Although adapting a vehicle might be on the higher end of your budget as the average cost for one of these vehicles is $80,000, they can make driving safer and easier for individuals who wish to drive but have a disability. If you’re wondering how a vehicle can be adapted for you or someone who currently suffers from a disability, below we share some important information on getting this accomplished.
- The first thing you need to do is evaluate your needs or those of the person you are looking to adapt a vehicle for. In order to determine what these are, you will need to meet with a driver rehabilitation specialist who can perform a comprehensive evaluation allowing them to identify the type of equipment that is best suited for your needs and medical condition [Source: NHTSA]. In order to find a qualified driver rehabilitation specialist, you can contact the Association for Driver Rehabilitation Specialists (ADED). Some things a rehabilitation specialist will evaluate include your vision along with the following:
- Muscle strength, flexibility, and range of motion.
- Coordination and reaction time.
- Judgment and decision-making abilities.
- Ability to operate a vehicle with adaptive equipment.
Something the NHTSA suggests you do is have your driver evaluation done when you are “functioning at your best” and when you are “physically and psychologically prepared to drive.”
- The next thing you need to do is find the right vehicle for you. Some questions you may want to keep in mind when selecting your vehicle include:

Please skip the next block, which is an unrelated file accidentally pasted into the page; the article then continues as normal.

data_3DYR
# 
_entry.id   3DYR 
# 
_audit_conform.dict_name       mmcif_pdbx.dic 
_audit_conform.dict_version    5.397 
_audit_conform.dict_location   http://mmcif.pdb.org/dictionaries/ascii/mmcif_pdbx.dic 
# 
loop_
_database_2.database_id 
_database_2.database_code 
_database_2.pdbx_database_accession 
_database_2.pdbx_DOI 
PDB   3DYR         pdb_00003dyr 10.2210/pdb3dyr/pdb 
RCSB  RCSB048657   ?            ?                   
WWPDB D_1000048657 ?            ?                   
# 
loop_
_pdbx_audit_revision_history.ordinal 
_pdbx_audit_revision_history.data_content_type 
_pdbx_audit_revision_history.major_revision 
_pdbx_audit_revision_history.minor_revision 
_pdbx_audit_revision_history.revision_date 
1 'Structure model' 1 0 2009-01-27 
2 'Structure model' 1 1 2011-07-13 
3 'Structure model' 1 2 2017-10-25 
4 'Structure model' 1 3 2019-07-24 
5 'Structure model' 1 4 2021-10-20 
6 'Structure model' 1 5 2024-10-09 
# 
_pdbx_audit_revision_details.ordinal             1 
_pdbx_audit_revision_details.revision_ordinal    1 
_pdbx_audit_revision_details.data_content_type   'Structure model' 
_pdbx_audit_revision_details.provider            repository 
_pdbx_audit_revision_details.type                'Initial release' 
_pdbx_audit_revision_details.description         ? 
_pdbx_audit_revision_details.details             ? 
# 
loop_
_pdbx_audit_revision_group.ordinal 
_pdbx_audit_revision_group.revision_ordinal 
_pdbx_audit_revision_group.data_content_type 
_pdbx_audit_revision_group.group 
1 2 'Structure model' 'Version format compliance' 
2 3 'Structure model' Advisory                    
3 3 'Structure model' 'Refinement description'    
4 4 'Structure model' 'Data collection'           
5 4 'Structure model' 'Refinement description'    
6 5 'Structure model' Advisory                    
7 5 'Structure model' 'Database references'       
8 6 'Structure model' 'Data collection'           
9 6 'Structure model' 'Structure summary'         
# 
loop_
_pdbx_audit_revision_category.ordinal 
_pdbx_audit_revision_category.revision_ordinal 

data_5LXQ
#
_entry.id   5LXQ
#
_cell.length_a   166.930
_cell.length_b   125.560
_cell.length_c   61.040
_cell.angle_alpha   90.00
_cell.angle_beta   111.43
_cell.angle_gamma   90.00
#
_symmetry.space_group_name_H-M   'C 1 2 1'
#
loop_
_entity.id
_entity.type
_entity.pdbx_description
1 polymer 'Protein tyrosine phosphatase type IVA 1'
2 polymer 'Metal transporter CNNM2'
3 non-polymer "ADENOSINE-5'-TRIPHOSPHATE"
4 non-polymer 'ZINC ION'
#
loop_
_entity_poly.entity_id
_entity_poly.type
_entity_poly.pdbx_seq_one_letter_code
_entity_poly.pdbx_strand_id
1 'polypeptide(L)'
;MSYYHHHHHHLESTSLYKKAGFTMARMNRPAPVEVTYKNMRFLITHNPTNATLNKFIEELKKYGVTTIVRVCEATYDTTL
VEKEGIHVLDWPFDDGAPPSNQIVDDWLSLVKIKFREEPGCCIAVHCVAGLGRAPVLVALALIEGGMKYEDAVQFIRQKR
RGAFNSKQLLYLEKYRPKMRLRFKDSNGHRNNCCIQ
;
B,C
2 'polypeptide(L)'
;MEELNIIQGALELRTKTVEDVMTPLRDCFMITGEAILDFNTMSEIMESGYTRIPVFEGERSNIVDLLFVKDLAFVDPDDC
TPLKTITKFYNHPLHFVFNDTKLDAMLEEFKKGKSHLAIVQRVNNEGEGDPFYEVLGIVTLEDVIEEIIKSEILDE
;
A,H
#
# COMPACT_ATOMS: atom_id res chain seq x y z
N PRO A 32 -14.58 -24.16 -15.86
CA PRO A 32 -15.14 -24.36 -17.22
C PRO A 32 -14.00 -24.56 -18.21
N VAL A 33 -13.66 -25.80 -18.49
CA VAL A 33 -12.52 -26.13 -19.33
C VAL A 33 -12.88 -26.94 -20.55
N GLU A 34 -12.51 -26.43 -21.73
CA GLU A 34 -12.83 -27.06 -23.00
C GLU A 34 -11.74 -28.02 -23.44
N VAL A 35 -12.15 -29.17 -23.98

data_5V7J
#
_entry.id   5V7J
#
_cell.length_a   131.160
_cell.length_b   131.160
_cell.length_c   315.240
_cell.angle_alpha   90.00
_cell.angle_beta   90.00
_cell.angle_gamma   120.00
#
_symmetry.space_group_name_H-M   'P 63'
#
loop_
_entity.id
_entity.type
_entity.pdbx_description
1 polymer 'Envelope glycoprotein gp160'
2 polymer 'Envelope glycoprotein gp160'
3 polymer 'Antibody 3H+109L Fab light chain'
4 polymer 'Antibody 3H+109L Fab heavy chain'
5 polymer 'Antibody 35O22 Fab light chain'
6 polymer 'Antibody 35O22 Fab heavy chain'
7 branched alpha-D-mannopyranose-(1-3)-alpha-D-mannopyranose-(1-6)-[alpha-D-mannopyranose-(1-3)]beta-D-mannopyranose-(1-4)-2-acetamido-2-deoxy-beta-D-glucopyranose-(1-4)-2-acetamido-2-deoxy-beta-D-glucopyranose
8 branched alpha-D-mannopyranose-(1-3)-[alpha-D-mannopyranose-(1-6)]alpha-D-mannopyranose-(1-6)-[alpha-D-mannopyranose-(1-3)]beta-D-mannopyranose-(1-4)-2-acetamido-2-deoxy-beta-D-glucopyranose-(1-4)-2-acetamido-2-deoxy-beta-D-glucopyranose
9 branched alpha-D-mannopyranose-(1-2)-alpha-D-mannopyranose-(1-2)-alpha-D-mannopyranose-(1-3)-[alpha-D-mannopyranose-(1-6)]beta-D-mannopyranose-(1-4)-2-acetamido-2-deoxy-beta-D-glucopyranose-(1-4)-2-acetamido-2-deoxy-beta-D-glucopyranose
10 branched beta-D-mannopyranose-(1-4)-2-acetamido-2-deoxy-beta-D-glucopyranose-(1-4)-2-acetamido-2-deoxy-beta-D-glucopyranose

- Is the vehicle physically able to accommodate the cargo capacity (in pounds) of your equipment?
- Is there ample space for both your equipment and your family or other passengers once the vehicle is modified?
- Will you have a place to park the vehicle at home and/or work that will allow you to unload and load a wheelchair?
- “Is there adequate parking space to maneuver if you use a walker?”
- “What additional options are necessary for the safe operation of the vehicle?”
Some features the NHTSA says you also want to look for when shopping around for a vehicle include:
- High or extra-wide doors
- Adjustable foot pedals
- Large interior door handles
- Oversized knobs with clearly visible labels
- Support handles to assist with entry and exit
- Large or adjustable-size print for dashboard gauges
- Seat adjusters that have the ability to move the seat in all directions.
- Dashboard-mounted ignition rather than steering column-mounted ignition.
Now, it is important that before selecting a vehicle and purchasing it, you meet with a mobility equipment dealer once you know what type of equipment you will need to have installed and your driver rehabilitation specialist to be certain this vehicle is capable of being adapted. If you need help finding a qualified dealer, you can contact the National Mobility Equipment Dealers Association (NMEDA).
While all drivers are encouraged to only get behind the wheel of a vehicle if they are physically and mentally able to do so, adapting a vehicle allows an individual the opportunity to drive who once was never able to or recently suffered an injury and lost the ability to drive without assistance. Because adaptive vehicles are available, that means there are all types of drivers out of the roadways today. This includes young teens, senior citizens, middle-aged adults, and people with disabilities. Therefore, you must always be cautious and courteous to all drivers around to not only promote roadway safety but to also avoid an accident.
Now, if you have recently been involved in an auto accident in or nearby to Biloxi, MS and wish to speak with an attorney regarding the incident to find out what your case might be worth, contact USAttorneys.com. We will get you connected with a local Biloxi, MS car accident lawyer immediately who can answer your questions and address any concerns you might have.